(lly Federal Wireless Ti'legrnpli.)
UlMHlN, July to Tho
AdvrrtUer) Tho will of Hut lute Hlr
John Murruy Bvoll, leaving nearly
000,000 g Luily Hoekvllle, daughter of
lh fuiiner llrlllh minister lo WuthlnU'
lull, Mil wmIuIiiikI I o. ii y by thf JtirV
wklsli lnvunl the evblcns in I ho sunlu.t
lirwifiht by Hlr .luhn'i reJullvt's. Thu
Juijr mw thai llmni wwt m uiiiImu.
HlllyjnM 8f HSml ) lliv ftuil of .ml
SENATOR CUMMINS OF IOWA,
'bo would make impersonation of Fed
oral Officer n felony.
any high officials of tho government or
any of the Democratic leaders.
Lautcrbach admitted that he had
"exaggerated" the situation to
Senator Kocil of Missouri put tho witness
through n fierce examination. Lnu
torbach became confused In his testimony
nnd frequently contradicted hlnl'
self. Ha admitted that he had lied
when ho told Charles Steel of J, P.
Morgan k Company that ho could state
"with authority" tlat President Tnft
was opposed to tho Investigation of tho
steel trust. Under rigid questioning
Lautcrbach admitted that he had been
In communication with Lamar.
CUMMINS WOULD PUT
END TO IMPERSONATIONS
(lly Federal Wireless Telegraph.)
WA8IUN0TON, July 7. (Special to
The Advertiser) In tho sennto today
a bill wns1 introduced by Sonntor Cummins
making the Impersonation of n
federal officer ,n feloriy punishable by
a maximum penalty of five years' Imprisonment
nnd a fine of '10,000, or
both. Cases like that of Lamnr como
directly under, the provisions of tlie
Oiin section of tho Cummins lllt Is
aimed at conditions similar to those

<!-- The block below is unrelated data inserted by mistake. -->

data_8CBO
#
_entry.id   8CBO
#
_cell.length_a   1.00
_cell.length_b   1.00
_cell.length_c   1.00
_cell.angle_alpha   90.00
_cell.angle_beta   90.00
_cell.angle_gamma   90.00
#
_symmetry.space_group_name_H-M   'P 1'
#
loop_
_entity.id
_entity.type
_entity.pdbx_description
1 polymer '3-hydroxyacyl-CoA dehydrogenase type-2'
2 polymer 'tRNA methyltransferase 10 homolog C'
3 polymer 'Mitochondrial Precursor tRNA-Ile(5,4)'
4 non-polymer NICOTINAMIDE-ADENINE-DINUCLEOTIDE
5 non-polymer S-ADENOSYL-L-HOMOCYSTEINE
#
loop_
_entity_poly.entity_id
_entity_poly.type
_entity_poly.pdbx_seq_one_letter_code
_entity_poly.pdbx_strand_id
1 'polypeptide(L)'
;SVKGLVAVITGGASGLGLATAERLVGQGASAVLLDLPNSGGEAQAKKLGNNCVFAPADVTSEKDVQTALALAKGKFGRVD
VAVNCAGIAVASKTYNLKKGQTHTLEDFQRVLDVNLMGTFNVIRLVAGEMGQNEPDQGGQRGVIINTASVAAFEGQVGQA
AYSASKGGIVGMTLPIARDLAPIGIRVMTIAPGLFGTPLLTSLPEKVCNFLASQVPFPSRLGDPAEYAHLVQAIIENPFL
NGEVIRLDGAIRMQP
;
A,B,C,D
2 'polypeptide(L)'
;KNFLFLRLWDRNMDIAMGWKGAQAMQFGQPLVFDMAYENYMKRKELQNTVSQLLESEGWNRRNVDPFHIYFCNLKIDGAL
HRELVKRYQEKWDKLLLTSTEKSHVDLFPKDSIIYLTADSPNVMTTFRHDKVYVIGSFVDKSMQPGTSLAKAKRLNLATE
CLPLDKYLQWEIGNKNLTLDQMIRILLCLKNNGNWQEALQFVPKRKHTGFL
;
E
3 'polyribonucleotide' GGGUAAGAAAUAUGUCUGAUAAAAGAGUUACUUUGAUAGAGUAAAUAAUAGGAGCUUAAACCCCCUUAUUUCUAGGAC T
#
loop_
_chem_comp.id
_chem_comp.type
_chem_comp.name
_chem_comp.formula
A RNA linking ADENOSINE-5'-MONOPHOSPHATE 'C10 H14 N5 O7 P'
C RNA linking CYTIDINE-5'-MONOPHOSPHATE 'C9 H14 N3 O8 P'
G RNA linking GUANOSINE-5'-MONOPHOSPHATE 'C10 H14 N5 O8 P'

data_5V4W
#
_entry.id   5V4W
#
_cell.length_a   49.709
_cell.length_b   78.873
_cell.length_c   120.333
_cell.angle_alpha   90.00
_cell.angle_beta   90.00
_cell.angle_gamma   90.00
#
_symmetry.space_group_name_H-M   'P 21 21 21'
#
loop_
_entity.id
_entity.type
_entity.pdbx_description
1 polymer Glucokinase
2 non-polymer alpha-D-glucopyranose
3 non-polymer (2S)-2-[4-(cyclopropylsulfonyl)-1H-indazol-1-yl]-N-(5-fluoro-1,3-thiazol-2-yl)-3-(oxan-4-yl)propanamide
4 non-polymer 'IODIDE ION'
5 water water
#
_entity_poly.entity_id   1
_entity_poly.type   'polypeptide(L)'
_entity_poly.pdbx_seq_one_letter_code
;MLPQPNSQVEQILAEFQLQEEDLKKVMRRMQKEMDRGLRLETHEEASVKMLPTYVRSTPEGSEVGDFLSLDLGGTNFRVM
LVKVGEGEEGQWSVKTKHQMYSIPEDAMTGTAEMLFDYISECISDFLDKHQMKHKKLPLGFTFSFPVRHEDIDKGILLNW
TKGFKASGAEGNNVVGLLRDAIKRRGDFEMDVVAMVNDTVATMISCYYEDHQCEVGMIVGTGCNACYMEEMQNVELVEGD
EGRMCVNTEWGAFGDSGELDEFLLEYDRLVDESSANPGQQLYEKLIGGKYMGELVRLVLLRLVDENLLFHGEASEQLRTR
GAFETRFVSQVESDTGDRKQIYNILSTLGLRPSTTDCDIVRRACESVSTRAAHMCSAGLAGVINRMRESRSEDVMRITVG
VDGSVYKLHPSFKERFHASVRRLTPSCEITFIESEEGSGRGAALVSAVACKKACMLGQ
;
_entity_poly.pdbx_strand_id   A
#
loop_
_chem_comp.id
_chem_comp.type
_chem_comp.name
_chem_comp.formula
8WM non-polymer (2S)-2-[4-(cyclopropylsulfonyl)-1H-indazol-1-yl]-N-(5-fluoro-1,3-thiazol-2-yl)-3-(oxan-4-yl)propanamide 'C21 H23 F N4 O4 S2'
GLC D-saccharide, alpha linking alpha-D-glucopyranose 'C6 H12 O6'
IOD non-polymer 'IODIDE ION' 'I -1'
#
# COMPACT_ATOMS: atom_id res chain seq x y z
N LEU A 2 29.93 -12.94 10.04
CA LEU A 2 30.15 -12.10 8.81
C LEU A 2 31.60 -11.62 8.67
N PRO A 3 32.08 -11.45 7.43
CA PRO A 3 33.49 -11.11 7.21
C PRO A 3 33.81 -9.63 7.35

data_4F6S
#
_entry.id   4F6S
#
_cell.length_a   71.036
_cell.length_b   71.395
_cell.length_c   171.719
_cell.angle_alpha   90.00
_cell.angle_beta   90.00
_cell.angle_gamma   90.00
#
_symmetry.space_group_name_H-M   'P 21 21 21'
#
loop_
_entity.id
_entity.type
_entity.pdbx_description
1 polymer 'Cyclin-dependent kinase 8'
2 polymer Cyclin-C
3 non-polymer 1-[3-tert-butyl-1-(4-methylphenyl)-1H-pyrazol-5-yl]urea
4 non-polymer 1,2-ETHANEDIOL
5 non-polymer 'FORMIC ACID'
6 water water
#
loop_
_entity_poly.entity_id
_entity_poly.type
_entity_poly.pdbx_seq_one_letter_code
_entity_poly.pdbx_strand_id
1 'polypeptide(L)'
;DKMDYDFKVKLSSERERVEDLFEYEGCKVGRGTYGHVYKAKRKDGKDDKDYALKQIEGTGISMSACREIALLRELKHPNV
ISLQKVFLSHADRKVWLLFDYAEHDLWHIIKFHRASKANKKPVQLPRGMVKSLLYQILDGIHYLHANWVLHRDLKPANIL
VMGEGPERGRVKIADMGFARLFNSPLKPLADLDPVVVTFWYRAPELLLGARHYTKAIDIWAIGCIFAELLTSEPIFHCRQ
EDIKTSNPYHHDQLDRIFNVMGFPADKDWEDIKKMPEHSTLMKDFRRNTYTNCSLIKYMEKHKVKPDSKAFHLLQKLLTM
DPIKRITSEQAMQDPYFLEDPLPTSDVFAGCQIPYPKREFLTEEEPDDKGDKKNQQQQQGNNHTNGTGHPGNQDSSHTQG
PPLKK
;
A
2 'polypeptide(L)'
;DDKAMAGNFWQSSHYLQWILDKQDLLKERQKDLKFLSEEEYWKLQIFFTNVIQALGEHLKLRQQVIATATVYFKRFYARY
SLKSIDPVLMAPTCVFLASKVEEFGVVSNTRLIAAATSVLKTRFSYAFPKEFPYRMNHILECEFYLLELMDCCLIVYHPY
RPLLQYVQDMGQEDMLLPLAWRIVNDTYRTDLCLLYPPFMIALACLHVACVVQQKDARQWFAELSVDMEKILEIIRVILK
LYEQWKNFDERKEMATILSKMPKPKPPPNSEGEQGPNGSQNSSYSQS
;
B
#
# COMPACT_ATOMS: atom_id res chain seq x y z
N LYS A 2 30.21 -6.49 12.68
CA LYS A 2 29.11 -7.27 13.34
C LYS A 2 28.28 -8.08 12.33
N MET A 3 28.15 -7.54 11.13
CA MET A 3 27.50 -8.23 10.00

disclosed by Martin Mulhall of Unit i-more,
n former, agent of tho National
Association of Manufacturers,
influences alleged to have been excited
.to tho eloctlon nnd
defeat of certain members of congress
Tho bill makes it nil offense to lirt
'properly Influence a' member L
or ta speak or wtltti false1 state
that 'such Influence had been
brought to bear.
English Channel nnd drop phosphorous
ombs on tho principal buildings in
London, It Is stnted that certain avia
tors who wero approached with tho
schcino refused to havb anything to do
with It and notified tho police. Tlio
Standard nsserts TTiut jihosphorous
tubes were p1antc.il by tho militants In
Various parts of tho city.
FROM PEACE MISSION
(By Federal Wireless Telograph.)
NHW YORK, July 7. (Special to
The Advertiser) .With the mission of
dispelling tho Idea that Japan Is
to make wnr on tho United
States and to bring about a moro
friendly feeling towards Japanese in
California, Haron Julchl Soycda and T.
Kaitliyo are here today en routo to Sun
Francisco, Tbo visitors say thoy do not
represent oOiciully tho Japan government
but it Is understood thoy will report
to their government when they
return to Tokio what they havo learned
concerning tho sentiment toward
their dotlntrymon. In San Francisco
and Knmiyu plan to give a big
dinner to tho leaders of tho various
contending factions. t
PERCY HUNTER DUE IN
HONOLULU IN AUGUST
Percy Hunter will be in Honolulu
early in August, ncconllng to a letter
just received from tho Australian pro
inotlonlst by Alexander Hume Ford
Hunter will be entertained by tho Chi
raitn Club en
route. President (llrllng of the Chicago
branch of vhn Honolulu widely writes
that tho Pacific people In Chleugo v. ill
turn out several hundred strong to
FIRST WIDOW IS PENSIONED,
BI'OKANi:, Wellington, Juno Sfl,
Margaret lloubuugh, whomi hut
Imnil Is In the penitentiary, nnd who
lm three small children dependent upon
her fur supporli is Hie first nullum
In Hattern Viiinlllimliiii lu be U milled
m pension il inin r Hie wlilow peuflon
f;n a uioiiiii,
IS TIED UP